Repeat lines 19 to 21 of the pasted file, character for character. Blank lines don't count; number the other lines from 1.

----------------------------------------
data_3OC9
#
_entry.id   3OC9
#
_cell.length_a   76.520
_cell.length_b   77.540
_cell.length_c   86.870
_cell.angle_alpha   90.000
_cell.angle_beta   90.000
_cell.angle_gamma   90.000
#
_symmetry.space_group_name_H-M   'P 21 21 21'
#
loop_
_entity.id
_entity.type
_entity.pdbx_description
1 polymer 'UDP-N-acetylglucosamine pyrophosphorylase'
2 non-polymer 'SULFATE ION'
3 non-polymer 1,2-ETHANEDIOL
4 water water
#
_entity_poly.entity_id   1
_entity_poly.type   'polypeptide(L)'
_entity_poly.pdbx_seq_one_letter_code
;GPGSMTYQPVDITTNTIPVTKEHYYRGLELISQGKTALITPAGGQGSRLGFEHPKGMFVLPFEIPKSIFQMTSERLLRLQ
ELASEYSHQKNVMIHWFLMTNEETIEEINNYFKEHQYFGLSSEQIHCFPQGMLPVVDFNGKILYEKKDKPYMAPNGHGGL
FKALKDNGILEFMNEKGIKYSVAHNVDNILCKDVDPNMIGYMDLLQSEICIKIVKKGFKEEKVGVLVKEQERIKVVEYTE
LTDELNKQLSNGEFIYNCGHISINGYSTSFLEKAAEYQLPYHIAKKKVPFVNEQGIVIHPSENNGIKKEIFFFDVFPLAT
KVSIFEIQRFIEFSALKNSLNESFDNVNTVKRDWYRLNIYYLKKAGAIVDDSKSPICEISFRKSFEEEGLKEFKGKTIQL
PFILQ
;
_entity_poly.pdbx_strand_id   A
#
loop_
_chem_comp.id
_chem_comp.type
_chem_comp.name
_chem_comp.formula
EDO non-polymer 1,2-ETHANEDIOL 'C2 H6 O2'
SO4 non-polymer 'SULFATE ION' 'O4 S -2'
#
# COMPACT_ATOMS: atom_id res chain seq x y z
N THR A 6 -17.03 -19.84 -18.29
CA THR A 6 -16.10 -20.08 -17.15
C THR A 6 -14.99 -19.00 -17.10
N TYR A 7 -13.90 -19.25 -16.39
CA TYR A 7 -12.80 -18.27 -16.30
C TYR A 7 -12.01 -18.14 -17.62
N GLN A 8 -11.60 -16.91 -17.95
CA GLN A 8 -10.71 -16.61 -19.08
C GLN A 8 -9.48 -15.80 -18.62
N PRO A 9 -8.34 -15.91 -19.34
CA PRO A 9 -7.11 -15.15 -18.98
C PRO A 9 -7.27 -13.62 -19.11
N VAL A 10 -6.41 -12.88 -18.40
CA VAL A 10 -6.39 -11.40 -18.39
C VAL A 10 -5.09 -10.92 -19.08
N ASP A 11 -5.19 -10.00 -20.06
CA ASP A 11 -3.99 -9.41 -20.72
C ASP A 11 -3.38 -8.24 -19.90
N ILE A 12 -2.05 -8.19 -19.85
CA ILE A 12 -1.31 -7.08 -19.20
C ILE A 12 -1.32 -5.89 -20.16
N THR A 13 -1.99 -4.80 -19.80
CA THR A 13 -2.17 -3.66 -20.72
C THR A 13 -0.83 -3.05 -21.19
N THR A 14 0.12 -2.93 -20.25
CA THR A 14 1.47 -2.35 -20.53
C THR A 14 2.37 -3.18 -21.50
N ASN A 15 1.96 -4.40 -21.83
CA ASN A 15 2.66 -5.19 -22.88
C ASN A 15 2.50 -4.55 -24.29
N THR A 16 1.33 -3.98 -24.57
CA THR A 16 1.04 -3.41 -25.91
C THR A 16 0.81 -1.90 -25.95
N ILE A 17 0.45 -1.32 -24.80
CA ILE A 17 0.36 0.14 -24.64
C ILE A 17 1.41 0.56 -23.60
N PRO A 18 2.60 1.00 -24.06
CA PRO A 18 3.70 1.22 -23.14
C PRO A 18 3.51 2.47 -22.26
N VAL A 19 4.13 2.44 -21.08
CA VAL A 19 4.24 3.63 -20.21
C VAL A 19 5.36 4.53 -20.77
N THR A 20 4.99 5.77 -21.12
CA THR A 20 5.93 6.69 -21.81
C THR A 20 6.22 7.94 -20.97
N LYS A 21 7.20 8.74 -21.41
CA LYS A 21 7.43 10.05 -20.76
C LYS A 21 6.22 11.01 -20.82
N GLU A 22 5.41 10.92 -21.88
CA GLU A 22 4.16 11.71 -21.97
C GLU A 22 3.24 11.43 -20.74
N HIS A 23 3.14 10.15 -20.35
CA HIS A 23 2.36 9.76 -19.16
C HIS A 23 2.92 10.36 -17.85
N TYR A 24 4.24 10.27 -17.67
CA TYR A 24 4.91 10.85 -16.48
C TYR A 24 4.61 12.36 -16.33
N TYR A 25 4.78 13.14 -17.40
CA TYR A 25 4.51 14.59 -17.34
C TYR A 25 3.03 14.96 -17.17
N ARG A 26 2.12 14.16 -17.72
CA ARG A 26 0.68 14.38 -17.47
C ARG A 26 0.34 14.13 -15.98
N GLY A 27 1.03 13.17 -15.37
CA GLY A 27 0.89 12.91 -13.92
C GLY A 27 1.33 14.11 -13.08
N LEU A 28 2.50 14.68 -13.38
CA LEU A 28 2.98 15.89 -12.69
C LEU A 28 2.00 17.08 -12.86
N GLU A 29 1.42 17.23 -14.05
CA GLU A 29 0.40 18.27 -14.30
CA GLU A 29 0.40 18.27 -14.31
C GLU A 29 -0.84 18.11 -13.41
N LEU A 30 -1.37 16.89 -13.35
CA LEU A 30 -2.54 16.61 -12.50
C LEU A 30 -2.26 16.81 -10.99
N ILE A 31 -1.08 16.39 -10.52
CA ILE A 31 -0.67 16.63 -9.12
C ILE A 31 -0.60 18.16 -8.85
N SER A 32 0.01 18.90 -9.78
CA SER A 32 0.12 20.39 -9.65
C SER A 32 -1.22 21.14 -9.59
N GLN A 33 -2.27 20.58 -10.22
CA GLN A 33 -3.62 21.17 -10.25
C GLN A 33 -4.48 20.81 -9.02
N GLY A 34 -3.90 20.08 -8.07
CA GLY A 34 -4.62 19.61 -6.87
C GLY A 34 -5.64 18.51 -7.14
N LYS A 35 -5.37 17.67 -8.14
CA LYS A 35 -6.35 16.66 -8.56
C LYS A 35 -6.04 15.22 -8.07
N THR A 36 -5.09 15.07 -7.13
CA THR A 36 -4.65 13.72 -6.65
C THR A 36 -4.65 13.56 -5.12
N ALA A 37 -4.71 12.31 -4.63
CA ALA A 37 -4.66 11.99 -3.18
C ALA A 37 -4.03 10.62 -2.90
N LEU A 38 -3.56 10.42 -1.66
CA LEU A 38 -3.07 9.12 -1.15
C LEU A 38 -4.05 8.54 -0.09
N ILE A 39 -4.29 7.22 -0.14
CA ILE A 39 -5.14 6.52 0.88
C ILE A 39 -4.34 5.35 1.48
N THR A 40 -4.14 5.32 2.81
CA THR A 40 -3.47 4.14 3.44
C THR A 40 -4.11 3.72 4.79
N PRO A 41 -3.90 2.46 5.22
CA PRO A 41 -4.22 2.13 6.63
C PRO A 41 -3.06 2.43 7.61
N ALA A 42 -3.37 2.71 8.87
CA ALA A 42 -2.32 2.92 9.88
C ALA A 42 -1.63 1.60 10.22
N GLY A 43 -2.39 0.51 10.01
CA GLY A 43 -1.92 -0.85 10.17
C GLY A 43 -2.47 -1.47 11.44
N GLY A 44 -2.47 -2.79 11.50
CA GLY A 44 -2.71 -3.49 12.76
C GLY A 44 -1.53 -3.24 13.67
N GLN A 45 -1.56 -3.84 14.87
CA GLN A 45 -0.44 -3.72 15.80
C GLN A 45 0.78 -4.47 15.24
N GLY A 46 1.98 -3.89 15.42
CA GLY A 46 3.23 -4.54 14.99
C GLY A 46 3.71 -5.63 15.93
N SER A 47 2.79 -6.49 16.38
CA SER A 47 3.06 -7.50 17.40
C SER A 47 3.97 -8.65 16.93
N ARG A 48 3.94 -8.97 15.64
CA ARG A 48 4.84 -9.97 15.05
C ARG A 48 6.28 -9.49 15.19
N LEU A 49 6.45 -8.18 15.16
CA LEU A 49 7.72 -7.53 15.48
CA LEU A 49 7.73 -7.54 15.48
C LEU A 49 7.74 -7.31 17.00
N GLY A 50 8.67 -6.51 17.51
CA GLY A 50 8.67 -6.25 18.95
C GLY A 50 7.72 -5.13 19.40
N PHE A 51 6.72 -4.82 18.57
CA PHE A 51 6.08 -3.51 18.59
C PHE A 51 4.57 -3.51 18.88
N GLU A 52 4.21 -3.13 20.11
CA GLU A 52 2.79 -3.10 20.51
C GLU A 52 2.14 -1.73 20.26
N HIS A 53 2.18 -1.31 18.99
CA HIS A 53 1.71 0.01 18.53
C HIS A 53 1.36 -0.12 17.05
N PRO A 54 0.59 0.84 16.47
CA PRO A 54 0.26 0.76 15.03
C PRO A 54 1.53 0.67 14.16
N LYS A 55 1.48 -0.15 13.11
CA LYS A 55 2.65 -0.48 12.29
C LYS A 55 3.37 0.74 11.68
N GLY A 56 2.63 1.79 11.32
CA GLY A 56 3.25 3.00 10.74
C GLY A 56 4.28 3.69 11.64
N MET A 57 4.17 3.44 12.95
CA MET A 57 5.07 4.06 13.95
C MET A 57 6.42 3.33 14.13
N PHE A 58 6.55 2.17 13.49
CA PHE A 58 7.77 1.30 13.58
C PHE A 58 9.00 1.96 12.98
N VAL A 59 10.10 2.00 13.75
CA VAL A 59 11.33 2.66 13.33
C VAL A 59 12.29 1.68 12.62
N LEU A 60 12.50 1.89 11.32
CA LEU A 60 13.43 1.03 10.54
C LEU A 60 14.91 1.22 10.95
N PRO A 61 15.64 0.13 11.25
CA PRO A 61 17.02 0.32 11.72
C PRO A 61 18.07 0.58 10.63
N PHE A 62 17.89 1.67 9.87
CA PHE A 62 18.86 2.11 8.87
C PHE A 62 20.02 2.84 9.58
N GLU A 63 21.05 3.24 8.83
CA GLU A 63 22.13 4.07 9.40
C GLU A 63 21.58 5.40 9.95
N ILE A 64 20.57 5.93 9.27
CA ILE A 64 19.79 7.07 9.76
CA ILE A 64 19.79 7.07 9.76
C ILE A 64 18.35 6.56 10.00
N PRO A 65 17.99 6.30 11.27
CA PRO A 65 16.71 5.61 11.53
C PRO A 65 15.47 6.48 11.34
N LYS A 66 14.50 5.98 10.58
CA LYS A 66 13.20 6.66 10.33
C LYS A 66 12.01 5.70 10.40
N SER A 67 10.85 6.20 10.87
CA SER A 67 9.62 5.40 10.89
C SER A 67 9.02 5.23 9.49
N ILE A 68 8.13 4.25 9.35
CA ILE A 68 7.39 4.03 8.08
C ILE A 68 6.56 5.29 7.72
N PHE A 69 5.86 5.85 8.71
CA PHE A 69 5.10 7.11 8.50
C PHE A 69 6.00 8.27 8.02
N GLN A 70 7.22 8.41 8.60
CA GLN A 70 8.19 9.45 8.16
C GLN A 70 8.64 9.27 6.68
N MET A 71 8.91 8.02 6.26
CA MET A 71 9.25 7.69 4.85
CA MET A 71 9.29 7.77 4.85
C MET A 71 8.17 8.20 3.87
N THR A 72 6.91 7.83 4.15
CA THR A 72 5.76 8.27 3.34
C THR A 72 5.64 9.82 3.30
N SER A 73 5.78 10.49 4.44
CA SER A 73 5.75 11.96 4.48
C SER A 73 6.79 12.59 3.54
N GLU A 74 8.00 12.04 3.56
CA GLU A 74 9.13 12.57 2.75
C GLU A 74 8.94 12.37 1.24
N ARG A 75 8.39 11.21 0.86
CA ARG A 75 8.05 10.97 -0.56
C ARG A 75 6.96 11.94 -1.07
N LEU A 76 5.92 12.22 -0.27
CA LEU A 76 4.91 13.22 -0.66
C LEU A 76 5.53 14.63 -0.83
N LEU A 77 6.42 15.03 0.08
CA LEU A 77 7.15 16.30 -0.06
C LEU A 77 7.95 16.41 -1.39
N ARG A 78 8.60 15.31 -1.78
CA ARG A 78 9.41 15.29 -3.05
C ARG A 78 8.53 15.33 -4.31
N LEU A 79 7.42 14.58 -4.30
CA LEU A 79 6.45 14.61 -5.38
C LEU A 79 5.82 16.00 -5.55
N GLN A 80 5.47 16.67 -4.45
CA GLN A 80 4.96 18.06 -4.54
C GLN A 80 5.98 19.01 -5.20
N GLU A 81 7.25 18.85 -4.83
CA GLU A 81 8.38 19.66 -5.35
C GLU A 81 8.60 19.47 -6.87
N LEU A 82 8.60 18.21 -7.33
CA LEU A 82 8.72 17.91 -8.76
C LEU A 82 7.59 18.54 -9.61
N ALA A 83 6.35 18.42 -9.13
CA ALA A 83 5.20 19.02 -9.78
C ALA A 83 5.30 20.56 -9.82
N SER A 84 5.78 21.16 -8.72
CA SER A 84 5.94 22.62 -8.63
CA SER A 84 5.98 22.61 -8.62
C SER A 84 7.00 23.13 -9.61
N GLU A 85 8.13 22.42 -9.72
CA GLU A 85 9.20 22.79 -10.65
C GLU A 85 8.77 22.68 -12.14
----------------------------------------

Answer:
2 non-polymer 'SULFATE ION'
3 non-polymer 1,2-ETHANEDIOL
4 water water